Four very different men, four very different baseball players, but one great atmosphere.

Craig Biggio, Randy Johnson, Pedro Martinez and John Smoltz were inducted into the Hall of Fame on Sunday, and while all gave memorable speeches, Martinez stole the show – for Red Sox Fans, for Dominicans and for Nick Cafardo.

“Pedro, I think, really stood out to kind of deliver a message for the Dominican Republic,” the Boston Globe MLB writer said on CBS Sports Radio’s After Hours with Amy Lawrence. “He wants to represent them and he wants to kind of be their role model. He wants other Dominicans to be inspired by what he did. He had a lot of odds against him when he started out because of his size, and he just wanted to make sure that the Dominicans kind of looked up to him – and that was pretty much the message of the entire weekend. I think it came through pretty well during his induction speech and even in the aftermath of the induction when they had a little press conference. And of course there were all kinds of Dominicans there waving their flags. They had the K signs up there like they used to at Fenway Park. So yeah, it was kind of a fun day.”

Martinez, 43, was an eight-time All-Star, a three-time Cy Young winner, a Triple Crown winner, a wins champion, a five-time ERA champion, a three-time strikeout champion, and won a World Series with Boston in 2004, helping to end the infamous curse that had haunted the franchise, the city and all of New England since 1918.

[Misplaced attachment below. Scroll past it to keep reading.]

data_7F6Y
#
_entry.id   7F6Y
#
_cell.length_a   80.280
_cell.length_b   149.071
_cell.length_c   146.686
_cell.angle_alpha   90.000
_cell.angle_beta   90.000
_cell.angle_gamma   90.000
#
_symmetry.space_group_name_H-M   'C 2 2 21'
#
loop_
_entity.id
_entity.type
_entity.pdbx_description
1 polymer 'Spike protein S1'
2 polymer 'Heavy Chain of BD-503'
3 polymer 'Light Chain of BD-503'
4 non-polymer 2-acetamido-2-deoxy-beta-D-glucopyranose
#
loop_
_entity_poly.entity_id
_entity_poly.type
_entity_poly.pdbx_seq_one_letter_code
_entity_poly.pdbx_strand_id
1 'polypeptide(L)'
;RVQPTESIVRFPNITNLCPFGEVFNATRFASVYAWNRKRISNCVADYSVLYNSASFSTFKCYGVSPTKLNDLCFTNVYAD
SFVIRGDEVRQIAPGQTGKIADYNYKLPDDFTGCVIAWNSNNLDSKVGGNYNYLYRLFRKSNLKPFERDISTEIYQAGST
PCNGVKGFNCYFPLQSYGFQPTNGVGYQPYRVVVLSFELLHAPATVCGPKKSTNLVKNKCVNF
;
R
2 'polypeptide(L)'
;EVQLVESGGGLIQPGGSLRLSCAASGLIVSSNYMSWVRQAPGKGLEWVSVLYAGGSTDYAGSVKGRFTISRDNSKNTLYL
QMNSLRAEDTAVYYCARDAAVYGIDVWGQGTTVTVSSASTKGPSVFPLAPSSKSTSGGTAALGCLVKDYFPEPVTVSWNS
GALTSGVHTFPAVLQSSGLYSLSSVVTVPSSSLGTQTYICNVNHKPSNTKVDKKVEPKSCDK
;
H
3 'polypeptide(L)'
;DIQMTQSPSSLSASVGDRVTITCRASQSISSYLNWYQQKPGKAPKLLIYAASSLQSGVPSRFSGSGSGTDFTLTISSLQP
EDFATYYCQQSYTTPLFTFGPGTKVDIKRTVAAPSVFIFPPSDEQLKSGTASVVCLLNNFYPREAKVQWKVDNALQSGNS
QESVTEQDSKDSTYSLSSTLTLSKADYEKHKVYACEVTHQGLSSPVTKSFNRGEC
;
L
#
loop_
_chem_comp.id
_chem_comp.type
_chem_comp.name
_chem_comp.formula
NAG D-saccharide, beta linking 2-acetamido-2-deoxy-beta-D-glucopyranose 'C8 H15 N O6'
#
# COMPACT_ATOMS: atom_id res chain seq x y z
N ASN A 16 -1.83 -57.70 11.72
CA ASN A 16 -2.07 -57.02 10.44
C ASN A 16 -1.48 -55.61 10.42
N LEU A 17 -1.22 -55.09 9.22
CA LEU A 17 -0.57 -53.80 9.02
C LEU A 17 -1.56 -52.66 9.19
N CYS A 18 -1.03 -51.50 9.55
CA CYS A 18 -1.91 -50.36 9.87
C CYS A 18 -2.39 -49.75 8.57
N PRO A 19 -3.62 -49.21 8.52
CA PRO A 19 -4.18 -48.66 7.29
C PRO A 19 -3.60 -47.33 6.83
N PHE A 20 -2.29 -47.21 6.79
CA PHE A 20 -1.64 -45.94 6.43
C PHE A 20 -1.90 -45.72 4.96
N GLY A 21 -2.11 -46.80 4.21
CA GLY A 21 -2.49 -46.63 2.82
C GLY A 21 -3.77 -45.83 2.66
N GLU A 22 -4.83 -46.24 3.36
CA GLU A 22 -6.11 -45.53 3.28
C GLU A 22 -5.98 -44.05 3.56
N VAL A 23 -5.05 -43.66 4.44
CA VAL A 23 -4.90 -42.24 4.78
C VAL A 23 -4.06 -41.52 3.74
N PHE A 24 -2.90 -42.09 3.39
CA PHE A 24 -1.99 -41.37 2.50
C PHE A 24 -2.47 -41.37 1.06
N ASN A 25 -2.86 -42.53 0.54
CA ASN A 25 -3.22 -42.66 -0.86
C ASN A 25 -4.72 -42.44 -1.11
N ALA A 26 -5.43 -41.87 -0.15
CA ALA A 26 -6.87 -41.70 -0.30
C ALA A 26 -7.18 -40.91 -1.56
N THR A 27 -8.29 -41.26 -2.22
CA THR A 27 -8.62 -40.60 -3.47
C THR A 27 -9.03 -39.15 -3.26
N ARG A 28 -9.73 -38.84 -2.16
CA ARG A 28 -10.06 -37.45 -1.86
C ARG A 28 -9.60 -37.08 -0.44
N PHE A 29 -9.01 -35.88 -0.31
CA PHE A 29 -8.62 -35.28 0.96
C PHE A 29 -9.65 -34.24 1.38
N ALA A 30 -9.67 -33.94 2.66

Martinez, who said he wants to be a sign of hope for a third-world country, was the first Dominican inducted into Cooperstown since Juan Marichal in 1983.

“It’s huge,” Cafardo said. “As Pedro pointed out, there will be a lot more in the coming years. Vlady Guerrero has a good shot, Albert Pujols, David Ortiz – so there will be a bunch more in the future as the Dominican players play longer into their careers. But yeah, Pedro, again, it was a lot of stuff with him on all fronts, especially just trying to surpass expectations of people. Tommy Lasorda never thought he would be a starting pitcher because he was just so small. He thought he’d wear down – and eventually he did wear down, but it was about 219 wins later.”

Martinez pitched for five different teams – the Dodgers, Expos, Red Sox, Mets and Phillies – but he will always be remembered most for his time in Boston. He was also, as Cafardo reminded listeners, the heir apparent to Roger Clemens, who spent the first 13 years of his career with the Red Sox.

“I covered Roger Clemens for about 13 years, and I just thought he was sensational with the two 20-strikeout games 10 years apart and what he meant for the Red Sox as well,” Cafardo said. “In ’86, he had that phenomenal Cy Young/MVP-type season, and I think he kind of brought pitching back to the forefront for the Red Sox. Roger kind of represented the fact that the Red Sox were finally emphasizing pitching rather than the sluggers that they used to have along the way. And I think Pedro, when he came along, he was basically Roger’s replacement. It took a year for them to trade for Pedro and for Pedro to become basically the next Roger, and that’s what he became. We all remember that ’99 All-Star game where he strikes out five guys, five All-Stars in the first six batters – and there were plenty more memories of him along the way.”


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